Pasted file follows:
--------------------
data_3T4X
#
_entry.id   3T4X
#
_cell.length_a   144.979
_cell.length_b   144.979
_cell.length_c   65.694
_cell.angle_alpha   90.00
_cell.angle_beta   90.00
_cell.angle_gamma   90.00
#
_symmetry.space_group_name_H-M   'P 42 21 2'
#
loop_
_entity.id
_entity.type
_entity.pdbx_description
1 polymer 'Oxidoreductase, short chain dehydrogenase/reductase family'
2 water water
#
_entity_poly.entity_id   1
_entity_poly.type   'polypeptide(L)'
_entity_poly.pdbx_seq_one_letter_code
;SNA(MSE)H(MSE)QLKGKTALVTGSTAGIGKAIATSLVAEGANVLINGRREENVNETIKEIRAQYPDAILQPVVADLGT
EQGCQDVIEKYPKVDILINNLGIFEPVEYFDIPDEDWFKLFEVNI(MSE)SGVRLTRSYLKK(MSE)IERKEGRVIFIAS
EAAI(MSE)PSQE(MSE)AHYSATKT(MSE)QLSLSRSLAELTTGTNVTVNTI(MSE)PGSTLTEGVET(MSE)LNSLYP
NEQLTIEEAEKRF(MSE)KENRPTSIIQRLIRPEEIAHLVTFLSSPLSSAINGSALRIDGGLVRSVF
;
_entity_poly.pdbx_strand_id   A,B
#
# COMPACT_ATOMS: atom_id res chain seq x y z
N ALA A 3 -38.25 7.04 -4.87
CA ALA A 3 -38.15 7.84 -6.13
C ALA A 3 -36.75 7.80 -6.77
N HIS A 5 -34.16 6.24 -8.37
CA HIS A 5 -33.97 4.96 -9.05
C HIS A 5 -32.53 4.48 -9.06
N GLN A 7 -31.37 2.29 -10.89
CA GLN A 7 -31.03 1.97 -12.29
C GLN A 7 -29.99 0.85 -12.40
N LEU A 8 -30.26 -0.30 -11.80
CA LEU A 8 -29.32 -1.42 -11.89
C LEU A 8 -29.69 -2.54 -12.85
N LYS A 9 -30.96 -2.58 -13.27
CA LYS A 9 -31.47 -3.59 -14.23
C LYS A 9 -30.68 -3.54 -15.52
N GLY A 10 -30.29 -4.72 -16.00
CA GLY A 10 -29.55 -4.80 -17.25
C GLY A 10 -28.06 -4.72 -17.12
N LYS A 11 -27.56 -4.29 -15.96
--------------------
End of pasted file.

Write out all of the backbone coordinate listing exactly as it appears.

data_3T4X
#
_entry.id   3T4X
#
_cell.length_a   144.979
_cell.length_b   144.979
_cell.length_c   65.694
_cell.angle_alpha   90.00
_cell.angle_beta   90.00
_cell.angle_gamma   90.00
#
_symmetry.space_group_name_H-M   'P 42 21 2'
#
loop_
_entity.id
_entity.type
_entity.pdbx_description
1 polymer 'Oxidoreductase, short chain dehydrogenase/reductase family'
2 water water
#
_entity_poly.entity_id   1
_entity_poly.type   'polypeptide(L)'
_entity_poly.pdbx_seq_one_letter_code
;SNA(MSE)H(MSE)QLKGKTALVTGSTAGIGKAIATSLVAEGANVLINGRREENVNETIKEIRAQYPDAILQPVVADLGT
EQGCQDVIEKYPKVDILINNLGIFEPVEYFDIPDEDWFKLFEVNI(MSE)SGVRLTRSYLKK(MSE)IERKEGRVIFIAS
EAAI(MSE)PSQE(MSE)AHYSATKT(MSE)QLSLSRSLAELTTGTNVTVNTI(MSE)PGSTLTEGVET(MSE)LNSLYP
NEQLTIEEAEKRF(MSE)KENRPTSIIQRLIRPEEIAHLVTFLSSPLSSAINGSALRIDGGLVRSVF
;
_entity_poly.pdbx_strand_id   A,B
#
# COMPACT_ATOMS: atom_id res chain seq x y z
N ALA A 3 -38.25 7.04 -4.87
CA ALA A 3 -38.15 7.84 -6.13
C ALA A 3 -36.75 7.80 -6.77
N HIS A 5 -34.16 6.24 -8.37
CA HIS A 5 -33.97 4.96 -9.05
C HIS A 5 -32.53 4.48 -9.06
N GLN A 7 -31.37 2.29 -10.89
CA GLN A 7 -31.03 1.97 -12.29
C GLN A 7 -29.99 0.85 -12.40
N LEU A 8 -30.26 -0.30 -11.80
CA LEU A 8 -29.32 -1.42 -11.89
C LEU A 8 -29.69 -2.54 -12.85
N LYS A 9 -30.96 -2.58 -13.27
CA LYS A 9 -31.47 -3.59 -14.23
C LYS A 9 -30.68 -3.54 -15.52
N GLY A 10 -30.29 -4.72 -16.00
CA GLY A 10 -29.55 -4.80 -17.25
C GLY A 10 -28.06 -4.72 -17.12
N LYS A 11 -27.56 -4.29 -15.96